“They clearly had the effect of confusing Dr Mason,” the judgement said.
An inquest was held into CW’s death in 2017, where the coroner asked NHFT to find documents that Dr McInerney had alerted it about, which related to the deceased’s care.
They were found within a “short period of time,” the judgement said, and the unnamed coroner concluded she was satisfied with the standard of care provided by Dr McInerney.
At an informal meeting in February 2018, Dr McInerney was presented with three alternatives by Dr Packham following the MHPS probe – resign, retire or face a conduct hearing – according to the judgement.
She elected to retire early.
Employment judge Michael Butler said judges’ concerns about the reliability of the trust’s witnesses grew “on an almost daily basis,” adding: “It is clear from the evidence of Dr Hankin and, in particular, Dr Mason, that there were systemic issues at Rampton [hospital] involving the care of patients.
“Despite this, there was not a shred of evidence given that these systemic issues were ever addressed by [NHFT]. However, those issues were clearly addressed in relation to [Dr McInerney].”
He added: “We had no doubt that there was extreme concern, principally in the minds of Mr Wright and Dr Hankin, that the Rampton would be heavily criticised by the coroner and might receive a prevention of future death letter.
“Given the criticisms and warnings from the [Care Quality Commission] already in place in relation to a previous death in 2015, this would have reflected incredibly badly on Rampton hospital.
“We believe it was clearly in the minds of Mr Wright and Dr Hankin to blame [Dr McInerney] by highlighting issues with her record-keeping, despite the fact they applied to other consultants.”
The tribunal formed a “very strong impression” that Dr Hankin, Dr Packham and Mr Wright were “intent upon seeing” that Dr McInerney was removed from her post “one way or another”, the judgement said.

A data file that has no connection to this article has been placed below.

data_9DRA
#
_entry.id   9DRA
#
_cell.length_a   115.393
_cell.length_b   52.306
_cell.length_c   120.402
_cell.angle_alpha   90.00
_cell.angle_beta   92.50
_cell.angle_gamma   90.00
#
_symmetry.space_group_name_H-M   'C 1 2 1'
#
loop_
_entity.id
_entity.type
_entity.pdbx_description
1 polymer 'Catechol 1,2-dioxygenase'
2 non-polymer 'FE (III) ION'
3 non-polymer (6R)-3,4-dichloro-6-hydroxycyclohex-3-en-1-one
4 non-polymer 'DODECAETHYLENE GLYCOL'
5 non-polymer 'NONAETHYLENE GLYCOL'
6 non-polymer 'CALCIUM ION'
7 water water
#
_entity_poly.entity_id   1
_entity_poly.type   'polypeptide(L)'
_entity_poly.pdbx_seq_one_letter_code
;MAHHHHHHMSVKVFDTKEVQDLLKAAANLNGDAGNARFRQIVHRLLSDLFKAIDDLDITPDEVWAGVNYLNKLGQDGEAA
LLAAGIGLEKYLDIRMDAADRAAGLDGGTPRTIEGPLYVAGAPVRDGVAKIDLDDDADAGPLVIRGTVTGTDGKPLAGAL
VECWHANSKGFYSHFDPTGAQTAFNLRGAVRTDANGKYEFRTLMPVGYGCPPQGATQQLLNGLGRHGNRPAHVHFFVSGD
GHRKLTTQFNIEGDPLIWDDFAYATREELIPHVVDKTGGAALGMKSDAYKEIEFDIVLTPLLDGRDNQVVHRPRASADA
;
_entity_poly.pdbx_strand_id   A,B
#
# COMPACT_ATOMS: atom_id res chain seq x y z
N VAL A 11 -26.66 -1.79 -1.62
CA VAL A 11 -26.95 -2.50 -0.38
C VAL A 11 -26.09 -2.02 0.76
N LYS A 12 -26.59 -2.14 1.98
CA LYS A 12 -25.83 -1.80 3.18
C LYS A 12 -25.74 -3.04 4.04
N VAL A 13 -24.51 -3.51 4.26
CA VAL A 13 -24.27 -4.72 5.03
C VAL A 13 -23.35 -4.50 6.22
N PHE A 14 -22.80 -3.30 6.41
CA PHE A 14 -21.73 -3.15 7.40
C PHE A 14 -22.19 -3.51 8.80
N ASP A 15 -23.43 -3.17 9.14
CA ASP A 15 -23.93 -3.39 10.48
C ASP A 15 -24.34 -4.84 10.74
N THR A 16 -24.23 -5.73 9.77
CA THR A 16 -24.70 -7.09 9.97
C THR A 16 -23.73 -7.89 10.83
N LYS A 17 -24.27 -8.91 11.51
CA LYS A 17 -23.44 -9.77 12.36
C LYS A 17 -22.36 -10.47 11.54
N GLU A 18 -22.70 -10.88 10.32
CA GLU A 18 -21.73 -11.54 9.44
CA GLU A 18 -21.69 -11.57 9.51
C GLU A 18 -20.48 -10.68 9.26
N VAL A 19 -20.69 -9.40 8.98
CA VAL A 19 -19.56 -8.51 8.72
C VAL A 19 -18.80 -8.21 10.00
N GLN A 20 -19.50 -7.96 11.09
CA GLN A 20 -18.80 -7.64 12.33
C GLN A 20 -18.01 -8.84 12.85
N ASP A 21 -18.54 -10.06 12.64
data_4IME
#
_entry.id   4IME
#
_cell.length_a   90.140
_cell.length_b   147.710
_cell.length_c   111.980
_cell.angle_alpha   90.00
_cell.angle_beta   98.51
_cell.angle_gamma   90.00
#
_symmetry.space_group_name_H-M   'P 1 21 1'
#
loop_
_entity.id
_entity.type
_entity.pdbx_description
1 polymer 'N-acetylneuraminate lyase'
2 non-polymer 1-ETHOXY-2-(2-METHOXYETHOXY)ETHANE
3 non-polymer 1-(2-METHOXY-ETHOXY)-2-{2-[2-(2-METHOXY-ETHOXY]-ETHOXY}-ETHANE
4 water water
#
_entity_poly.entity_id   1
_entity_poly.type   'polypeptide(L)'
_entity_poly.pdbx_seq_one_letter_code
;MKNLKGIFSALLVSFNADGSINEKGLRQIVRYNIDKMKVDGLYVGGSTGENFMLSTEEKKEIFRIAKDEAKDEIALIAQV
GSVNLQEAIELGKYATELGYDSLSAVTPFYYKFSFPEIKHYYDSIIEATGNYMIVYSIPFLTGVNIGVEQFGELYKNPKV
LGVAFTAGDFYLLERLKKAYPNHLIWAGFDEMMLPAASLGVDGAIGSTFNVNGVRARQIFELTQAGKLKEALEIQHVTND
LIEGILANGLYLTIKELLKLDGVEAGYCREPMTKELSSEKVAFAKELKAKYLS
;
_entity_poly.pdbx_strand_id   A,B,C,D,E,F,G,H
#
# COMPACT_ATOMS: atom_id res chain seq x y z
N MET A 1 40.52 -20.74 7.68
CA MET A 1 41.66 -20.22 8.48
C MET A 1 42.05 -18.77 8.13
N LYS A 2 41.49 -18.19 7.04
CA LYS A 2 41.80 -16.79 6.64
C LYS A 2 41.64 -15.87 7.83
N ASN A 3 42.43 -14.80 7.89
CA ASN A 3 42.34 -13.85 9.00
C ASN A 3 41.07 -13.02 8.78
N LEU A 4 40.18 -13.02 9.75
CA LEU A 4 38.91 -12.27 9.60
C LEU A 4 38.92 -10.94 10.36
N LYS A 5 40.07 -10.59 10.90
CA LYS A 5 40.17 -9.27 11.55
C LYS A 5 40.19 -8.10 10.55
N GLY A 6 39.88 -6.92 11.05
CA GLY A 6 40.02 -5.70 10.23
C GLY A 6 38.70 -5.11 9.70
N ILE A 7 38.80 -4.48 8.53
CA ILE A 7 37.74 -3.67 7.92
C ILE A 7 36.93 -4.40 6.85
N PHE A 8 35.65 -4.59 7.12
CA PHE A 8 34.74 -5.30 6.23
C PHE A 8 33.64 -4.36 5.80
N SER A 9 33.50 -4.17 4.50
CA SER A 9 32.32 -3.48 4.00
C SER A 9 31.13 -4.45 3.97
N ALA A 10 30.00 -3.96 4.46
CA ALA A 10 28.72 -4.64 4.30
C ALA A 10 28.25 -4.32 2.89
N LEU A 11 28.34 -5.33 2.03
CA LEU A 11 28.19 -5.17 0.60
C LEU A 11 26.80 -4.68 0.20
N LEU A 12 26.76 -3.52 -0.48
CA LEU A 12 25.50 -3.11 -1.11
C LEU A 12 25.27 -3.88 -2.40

It added that they “did this in a manner which was calculated or likely to ruin her reputation to better lay the blame for CW’s death at her door”.
NHFT chief executive John Brewin told HSJ: “The trust respects the employment judge’s decision in this case, which involved complex issues over a number of years, and we apologise to Dr McInerney in relation to the matters set out in the decision.
“The trust will work through the lessons learned and share the learning with colleagues.”
Dr Hankin became executive medical director at Cambridgeshire and Peterborough FT in March this year after leaving NHFT.
A CPFT spokesman said the trust is “aware” of the tribunal and its findings, adding: “We have started an internal process to review the outcome of this tribunal.”
Mr Wright has become a business development manager at Lincolnshire Action Trust since leaving NHFT, a charity that works with agencies to reduce re-offending. HSJ has contacted them for comment.
A CQC spokesman said: “Providers are not obliged to inform us of employment tribunals and it would not be appropriate to comment on an individual case.
“However, we will be following up with the provider in relation to the patient death outlined in the tribunal findings.”
A Mersey Care FT spokesman told HSJ the trust was aware Dr Silva formed part of the investigation and that he was not required to give evidence at the tribunal.
He said the trust would not be responding to the tribunal’s comments, but added: “Mersey Care puts a high priority on being a learning organisation and will be reviewing the findings of the tribunal.
“The trust will look at the way the SUI was handled in line with our own values and practices.”
Dr Mason responded when approached but directed HSJ to NHFT ahead of a response from the trust.
UPDATED, 27 October 2021: This article has been updated to include comments from Mersey Care FT